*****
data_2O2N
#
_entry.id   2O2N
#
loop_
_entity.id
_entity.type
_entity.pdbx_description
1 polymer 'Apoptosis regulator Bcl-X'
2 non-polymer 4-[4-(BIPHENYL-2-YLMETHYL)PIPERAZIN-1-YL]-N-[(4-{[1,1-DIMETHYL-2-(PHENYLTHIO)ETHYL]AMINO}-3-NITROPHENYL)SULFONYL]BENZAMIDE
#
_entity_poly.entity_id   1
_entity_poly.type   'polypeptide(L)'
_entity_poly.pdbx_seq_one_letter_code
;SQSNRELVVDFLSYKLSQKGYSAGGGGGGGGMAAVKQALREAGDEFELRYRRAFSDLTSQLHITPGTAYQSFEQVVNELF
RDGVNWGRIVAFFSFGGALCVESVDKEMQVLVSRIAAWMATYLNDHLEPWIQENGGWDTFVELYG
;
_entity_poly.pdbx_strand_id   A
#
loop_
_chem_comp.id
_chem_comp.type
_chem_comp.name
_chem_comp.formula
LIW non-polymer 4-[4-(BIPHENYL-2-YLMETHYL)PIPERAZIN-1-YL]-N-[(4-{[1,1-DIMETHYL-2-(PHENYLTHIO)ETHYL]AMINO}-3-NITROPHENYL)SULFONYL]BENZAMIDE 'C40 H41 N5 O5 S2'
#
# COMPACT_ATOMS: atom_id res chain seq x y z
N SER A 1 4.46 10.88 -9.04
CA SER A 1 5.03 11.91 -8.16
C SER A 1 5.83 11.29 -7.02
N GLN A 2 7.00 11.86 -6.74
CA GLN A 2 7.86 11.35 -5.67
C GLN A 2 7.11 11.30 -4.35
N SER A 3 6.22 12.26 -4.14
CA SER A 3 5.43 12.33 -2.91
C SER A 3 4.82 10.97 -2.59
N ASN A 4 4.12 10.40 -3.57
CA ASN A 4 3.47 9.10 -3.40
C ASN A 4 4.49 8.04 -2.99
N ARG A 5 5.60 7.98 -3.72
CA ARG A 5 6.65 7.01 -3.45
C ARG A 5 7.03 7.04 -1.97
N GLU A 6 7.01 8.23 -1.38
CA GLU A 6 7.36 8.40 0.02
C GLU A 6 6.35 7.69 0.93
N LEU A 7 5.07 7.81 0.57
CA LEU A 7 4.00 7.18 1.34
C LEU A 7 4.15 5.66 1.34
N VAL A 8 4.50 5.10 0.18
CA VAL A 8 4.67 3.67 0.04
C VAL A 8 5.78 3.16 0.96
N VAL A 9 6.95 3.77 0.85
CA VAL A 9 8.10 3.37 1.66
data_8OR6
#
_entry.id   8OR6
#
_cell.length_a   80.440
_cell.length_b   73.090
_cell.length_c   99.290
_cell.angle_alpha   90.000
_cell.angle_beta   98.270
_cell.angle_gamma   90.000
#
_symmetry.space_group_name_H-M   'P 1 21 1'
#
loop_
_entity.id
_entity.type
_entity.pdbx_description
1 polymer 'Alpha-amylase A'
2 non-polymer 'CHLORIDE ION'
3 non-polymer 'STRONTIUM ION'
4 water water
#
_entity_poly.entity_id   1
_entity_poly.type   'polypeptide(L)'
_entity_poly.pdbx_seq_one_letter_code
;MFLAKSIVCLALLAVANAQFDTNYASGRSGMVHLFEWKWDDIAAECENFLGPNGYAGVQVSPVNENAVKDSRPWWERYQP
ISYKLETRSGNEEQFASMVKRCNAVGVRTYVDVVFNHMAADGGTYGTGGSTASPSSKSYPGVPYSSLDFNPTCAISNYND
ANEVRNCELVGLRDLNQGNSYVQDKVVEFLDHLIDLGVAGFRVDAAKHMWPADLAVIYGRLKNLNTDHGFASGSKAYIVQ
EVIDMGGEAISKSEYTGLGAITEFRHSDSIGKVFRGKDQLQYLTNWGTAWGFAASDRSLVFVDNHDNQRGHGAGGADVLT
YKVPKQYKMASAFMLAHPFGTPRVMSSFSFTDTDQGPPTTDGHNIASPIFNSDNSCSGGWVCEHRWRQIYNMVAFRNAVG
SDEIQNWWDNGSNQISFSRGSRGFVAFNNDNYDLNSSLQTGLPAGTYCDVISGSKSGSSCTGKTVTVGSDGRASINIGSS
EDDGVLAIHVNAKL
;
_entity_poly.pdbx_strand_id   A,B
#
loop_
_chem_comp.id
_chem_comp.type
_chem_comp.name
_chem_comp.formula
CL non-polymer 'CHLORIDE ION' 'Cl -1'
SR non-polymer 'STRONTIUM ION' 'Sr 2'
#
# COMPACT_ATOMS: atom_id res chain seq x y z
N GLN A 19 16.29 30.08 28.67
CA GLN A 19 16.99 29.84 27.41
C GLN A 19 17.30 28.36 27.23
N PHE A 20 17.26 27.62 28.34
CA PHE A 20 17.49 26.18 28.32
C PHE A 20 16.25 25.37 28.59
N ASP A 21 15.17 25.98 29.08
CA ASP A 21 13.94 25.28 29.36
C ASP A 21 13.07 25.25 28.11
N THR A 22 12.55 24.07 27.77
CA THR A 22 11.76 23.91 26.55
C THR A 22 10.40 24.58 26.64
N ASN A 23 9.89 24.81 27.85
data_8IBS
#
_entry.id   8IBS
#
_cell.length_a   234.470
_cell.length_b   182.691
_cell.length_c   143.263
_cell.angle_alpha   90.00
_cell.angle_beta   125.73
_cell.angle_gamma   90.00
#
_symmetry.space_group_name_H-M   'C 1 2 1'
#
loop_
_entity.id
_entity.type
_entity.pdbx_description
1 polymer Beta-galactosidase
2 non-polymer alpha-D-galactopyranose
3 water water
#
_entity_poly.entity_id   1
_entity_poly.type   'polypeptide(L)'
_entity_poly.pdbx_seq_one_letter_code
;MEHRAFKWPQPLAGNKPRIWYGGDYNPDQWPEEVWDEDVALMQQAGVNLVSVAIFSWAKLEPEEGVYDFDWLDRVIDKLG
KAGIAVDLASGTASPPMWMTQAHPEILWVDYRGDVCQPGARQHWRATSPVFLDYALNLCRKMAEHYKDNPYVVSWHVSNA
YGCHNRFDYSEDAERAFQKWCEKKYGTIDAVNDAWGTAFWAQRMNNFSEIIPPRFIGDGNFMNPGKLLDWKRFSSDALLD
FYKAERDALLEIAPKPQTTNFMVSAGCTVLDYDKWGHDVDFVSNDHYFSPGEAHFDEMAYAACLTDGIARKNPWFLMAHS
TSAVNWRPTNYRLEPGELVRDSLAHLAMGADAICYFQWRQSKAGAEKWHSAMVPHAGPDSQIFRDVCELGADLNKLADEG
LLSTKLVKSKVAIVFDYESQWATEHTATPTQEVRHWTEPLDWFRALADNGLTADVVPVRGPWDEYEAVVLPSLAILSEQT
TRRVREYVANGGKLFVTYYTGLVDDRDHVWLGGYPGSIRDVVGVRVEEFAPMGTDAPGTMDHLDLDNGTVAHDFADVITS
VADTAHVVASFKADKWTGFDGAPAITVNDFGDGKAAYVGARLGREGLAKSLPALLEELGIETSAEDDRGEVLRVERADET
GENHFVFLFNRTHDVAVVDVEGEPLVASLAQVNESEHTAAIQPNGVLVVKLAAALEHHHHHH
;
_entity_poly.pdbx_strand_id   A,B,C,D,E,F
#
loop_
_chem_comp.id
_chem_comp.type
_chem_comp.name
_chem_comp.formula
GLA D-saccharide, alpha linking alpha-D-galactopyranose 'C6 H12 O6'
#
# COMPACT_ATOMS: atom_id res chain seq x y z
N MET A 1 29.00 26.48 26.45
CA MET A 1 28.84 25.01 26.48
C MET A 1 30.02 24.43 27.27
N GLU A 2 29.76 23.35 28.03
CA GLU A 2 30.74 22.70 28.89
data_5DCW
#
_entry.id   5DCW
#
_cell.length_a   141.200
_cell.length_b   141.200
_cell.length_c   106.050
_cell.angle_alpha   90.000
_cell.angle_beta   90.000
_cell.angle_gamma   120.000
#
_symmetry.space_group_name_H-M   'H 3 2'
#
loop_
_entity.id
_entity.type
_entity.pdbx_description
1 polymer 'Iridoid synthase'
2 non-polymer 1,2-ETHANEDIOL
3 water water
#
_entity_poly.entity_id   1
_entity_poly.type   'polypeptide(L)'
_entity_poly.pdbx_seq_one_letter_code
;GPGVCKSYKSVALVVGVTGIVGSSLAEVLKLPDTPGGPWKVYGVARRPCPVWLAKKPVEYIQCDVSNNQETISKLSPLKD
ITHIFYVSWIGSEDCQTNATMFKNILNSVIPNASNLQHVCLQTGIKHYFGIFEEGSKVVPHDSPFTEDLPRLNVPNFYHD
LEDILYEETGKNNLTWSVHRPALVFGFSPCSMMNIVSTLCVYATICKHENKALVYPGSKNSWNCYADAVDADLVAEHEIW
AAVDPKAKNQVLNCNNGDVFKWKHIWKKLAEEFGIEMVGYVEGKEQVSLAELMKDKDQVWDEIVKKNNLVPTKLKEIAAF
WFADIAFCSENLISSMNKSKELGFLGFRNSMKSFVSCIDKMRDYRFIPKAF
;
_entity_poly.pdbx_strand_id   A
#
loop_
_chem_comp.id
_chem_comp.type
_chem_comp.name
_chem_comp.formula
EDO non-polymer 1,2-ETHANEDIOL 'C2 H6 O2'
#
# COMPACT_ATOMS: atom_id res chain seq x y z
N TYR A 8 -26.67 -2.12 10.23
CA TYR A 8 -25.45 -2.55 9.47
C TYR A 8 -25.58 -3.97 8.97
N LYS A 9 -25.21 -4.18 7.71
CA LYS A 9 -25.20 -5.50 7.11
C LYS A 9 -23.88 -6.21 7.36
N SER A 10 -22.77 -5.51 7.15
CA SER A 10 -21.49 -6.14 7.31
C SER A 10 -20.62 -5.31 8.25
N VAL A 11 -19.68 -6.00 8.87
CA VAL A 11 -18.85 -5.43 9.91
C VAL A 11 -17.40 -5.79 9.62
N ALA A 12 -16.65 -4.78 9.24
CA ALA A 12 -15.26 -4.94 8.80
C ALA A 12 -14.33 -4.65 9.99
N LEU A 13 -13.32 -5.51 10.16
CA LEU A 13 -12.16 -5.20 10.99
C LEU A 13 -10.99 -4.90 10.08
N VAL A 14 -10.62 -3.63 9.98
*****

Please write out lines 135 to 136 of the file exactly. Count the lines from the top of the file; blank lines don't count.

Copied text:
;MEHRAFKWPQPLAGNKPRIWYGGDYNPDQWPEEVWDEDVALMQQAGVNLVSVAIFSWAKLEPEEGVYDFDWLDRVIDKLG
KAGIAVDLASGTASPPMWMTQAHPEILWVDYRGDVCQPGARQHWRATSPVFLDYALNLCRKMAEHYKDNPYVVSWHVSNA